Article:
German firm 4SC AG is part of a European consortium that has secured EUR1.3 million funding from the European Union to develop anti-adhesive drugs for treatment of severe complications of malaria.
4SC, of Martinsried, will be responsible for identifying lead structures that act on targets identified by the research partners, CEO Ulrich Dauer told BioWorld International. The project, coordinated by Michael Lanzer at the Institute of Hygiene at the University of Heidelberg, also includes research groups at that university's Centre for Molecular Biology, the Liverpool School of Tropical Medicine in the UK, the Pasteur Institute in France, the Karolinska Institute in Sweden and the University of Aix-Marseille, France.
They will search for targets associated with an adhesion process that involves red blood cells infected with the causative agent of malaria, the parasite Plasmodium falciparum. Infected cells bind to small vascular endothelial cells in the human host and to other, uninfected red cells, leading to blood vessel blockage and to inflammation and hypoxia (tissue oxygen deprivation). These complications can become life threatening when they occur in organs such as the brain, lungs or kidney.
The project consortium aims to develop a drug that will tackle these complications, without eliminating the actual infection. The target market includes both indigenous populations in regions where the disease remains endemic and travelers. "We believe all in all a new malaria drug could create annual revenues of approximately US$200 million," Dauer said.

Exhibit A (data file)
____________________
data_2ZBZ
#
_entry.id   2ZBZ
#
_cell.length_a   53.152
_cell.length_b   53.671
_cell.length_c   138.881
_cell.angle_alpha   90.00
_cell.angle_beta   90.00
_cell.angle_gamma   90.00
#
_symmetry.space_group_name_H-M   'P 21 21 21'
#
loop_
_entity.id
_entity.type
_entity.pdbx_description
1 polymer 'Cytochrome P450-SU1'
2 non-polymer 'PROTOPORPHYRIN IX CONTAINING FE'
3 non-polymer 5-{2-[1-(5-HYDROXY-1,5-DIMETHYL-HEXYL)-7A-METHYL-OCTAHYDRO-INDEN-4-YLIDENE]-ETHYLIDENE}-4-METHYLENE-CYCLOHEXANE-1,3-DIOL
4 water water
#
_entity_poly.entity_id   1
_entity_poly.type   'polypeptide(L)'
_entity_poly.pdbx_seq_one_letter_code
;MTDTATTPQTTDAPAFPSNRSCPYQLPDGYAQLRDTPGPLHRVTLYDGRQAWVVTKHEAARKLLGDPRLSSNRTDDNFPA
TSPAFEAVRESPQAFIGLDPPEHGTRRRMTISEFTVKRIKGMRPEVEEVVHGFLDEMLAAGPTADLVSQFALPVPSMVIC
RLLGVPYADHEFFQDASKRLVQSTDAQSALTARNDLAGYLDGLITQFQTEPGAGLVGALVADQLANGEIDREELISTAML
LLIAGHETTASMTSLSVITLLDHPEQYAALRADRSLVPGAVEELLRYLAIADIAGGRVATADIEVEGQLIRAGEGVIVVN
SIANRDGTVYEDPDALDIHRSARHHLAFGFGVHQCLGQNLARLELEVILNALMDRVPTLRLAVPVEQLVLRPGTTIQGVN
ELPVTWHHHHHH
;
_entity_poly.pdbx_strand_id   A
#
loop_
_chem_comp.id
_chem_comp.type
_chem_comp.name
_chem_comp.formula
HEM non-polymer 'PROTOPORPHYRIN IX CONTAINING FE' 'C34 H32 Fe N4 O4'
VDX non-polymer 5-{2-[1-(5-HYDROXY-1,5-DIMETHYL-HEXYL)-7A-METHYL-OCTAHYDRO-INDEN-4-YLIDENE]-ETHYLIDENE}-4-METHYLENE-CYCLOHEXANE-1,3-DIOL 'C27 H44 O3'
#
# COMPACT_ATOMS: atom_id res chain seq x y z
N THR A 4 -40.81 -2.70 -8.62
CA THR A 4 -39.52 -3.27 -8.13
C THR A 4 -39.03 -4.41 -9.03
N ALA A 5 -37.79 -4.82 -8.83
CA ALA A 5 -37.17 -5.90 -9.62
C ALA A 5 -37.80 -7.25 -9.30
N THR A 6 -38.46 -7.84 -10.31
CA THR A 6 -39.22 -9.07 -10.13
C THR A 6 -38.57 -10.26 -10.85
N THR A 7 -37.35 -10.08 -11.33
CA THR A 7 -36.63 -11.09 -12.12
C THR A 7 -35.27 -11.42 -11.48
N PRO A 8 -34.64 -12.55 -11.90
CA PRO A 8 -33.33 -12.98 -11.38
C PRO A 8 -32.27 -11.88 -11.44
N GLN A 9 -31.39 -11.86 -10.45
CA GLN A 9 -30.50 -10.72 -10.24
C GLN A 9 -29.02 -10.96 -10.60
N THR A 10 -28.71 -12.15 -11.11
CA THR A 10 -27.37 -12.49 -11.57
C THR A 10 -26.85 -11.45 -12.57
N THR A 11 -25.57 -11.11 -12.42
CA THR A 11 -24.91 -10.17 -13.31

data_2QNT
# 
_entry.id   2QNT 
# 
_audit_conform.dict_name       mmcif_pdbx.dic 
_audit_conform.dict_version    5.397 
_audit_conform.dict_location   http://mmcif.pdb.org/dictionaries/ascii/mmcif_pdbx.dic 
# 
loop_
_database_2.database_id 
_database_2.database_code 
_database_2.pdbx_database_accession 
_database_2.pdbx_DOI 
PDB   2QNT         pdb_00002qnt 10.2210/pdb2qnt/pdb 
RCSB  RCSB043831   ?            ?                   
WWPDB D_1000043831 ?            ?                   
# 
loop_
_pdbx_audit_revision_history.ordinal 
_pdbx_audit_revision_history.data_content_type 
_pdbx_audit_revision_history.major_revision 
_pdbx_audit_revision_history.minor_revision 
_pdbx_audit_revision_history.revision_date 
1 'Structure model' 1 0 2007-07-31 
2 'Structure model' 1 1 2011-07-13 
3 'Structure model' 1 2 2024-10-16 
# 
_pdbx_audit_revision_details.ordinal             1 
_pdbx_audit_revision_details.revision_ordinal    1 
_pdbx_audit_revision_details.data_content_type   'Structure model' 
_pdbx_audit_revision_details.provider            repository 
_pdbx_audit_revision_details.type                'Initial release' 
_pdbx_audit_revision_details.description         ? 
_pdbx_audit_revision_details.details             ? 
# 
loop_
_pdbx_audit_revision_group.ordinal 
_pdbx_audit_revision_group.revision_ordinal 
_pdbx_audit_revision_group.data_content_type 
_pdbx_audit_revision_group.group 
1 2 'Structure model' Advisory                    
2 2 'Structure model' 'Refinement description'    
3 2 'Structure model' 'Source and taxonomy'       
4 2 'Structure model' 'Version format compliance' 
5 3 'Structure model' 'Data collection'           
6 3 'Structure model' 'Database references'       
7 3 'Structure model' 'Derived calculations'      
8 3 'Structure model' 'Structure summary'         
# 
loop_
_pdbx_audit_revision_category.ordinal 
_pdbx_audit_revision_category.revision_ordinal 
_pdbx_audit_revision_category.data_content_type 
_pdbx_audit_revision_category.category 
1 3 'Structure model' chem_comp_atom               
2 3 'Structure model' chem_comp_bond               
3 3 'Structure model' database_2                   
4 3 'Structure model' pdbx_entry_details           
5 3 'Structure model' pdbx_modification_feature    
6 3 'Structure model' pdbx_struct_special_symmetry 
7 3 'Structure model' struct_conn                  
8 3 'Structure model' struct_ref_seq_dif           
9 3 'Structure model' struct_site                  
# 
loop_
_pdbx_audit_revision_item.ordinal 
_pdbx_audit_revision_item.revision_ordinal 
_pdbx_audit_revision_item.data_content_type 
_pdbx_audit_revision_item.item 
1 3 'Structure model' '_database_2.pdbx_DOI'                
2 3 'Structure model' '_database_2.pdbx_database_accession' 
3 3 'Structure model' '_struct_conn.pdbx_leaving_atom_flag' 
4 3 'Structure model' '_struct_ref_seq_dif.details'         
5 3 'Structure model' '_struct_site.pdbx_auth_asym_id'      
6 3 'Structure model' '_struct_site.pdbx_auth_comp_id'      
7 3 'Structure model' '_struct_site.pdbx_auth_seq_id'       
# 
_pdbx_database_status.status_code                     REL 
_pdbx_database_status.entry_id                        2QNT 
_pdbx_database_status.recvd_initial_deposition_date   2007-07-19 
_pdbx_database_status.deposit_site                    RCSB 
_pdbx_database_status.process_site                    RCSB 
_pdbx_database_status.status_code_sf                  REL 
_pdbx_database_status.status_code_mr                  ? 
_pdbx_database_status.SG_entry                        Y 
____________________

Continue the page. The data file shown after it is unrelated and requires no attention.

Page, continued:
The disease occurs in 90 countries and causes between 1.7 million and 3 million deaths annually. Approximately 300 million to 500 million people are currently infected. Efforts to develop working vaccines have been unsuccessful, Dauer said. Moreover, he added, the fact that natural resistance to the disease has not developed would further rule out this type of approach. "We really doubt that a vaccine strategy would be the right one for malaria," he said.
4SC has a more advanced, in-house anti-malarial program, involving an undisclosed target, which is about to enter preclinical development. An additional project is focusing on both malaria and the parasitic disease toxoplasmosis, while a third concerns Coccidia infection, which occurs on chicken farms. The company also has development programs in asthma and stroke that involve the same class of targets as that associated with its work in parasitic diseases.
4SC, which was spun off last year from the Institute of Organic Chemistry at the University of W|rzburg in Germany, is hoping to close off a EUR16 million (US$13.4 million) second funding round by the end of November. It raised DM5.4 million (US$2.3 million) in its first round.